Have your say on our 20mph limits and zones in the Borough

The policy in full


This 20 mph speed limit procedure supersedes the existing procedure from 2014. Its purpose is to provide the framework within which Rotherham Council will consider and assess the implementation of 20 mph speed limits.

The main theme of change in this new procedure is to set a clear rationale and assessment process in its application and include the opportunity for greater focus on the sense of place and community, including around schools. The new 20mph procedure will support active travel and will help minimising risk of death of serious injury for vulnerable users.

There are several 20 mph zones and speed limits already in place in Rotherham. The earliest 20mph zone to be introduced was that covering the East Dene and Herringthorpe area which was implemented in 1992. There are now 30 outside schools.

Background and policy context

Controlling vehicle speeds to 20mph or less is an important tool for improving road safety, particularly for vulnerable road users. Used carefully along with broader speed and traffic management tools, it is also an important tool for managing how traffic is distributed in the borough, enabling us to disincentivise use of less suitable routes as opposed to more suitable ones. Both of these are key considerations into the local and national approach to promoting walking and cycling. Furthermore, the Council receives requests for 20mph speed limits from residents, councillors, and community groups.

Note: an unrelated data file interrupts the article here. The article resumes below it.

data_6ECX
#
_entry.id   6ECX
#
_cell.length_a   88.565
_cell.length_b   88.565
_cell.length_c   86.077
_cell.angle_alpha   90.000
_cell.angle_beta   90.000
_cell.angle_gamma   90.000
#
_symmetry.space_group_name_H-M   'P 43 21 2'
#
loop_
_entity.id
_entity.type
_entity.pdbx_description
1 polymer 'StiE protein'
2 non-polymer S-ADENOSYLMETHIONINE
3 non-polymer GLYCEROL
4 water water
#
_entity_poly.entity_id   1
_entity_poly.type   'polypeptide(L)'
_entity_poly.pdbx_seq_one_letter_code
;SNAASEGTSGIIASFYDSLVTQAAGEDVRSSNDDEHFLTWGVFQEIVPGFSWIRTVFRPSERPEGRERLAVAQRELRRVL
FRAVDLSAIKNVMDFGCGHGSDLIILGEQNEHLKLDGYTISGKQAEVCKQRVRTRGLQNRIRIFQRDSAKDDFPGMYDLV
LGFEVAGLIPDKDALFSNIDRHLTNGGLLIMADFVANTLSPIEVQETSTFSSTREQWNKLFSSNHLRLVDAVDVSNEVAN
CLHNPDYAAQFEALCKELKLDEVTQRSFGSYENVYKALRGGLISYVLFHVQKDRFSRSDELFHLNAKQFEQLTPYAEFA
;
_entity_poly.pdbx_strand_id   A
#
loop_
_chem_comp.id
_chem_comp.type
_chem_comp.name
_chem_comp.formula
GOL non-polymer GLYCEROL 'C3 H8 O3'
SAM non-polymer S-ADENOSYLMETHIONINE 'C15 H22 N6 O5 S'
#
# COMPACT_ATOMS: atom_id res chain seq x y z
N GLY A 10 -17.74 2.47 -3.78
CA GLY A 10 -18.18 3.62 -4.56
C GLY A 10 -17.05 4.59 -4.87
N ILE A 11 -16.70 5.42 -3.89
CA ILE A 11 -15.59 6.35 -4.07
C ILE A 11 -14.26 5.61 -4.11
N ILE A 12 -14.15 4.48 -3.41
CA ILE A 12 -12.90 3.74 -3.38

The vision of the Rotherham Transport Strategy[1] states that by 2026 Rotherham will: 

  • Enjoy sustainable growth – new development will be based on compact mixed-use centres focussed on high-quality public transport.
  • Be a connected place – people and places are connected by an integrated, safe and efficient transport network.
  • Make sustainable travel choices – walking, cycling and public transport are a normal part of daily travel.

This strategy will be reviewed, commencing in 2023, as part of the production of the fourth South Yorkshire Local Transport Plan required by the Department for Transport – it is expected the emphasis on public transport and active travel will be strengthened as part of this review.

Both the South Yorkshire Mayoral Combined Authority Transport Strategy [2] and the Active Travel Implementation Plan [3] are supported by the provision of 20mph speed limits and 20mph zones. The considered use of 20mph limits forms a key part of Rotherham Cycling Strategy, with both the provision of 20mph limits and the retention of higher limits in appropriate places forms a key part of planning for cycling networks and infrastructure, working towards the principle approach of the strategy -  that ‘’the highway network is the cycling network and therefore our approach should be to ensure the comfort, convenience, and safety of cyclists as standard”.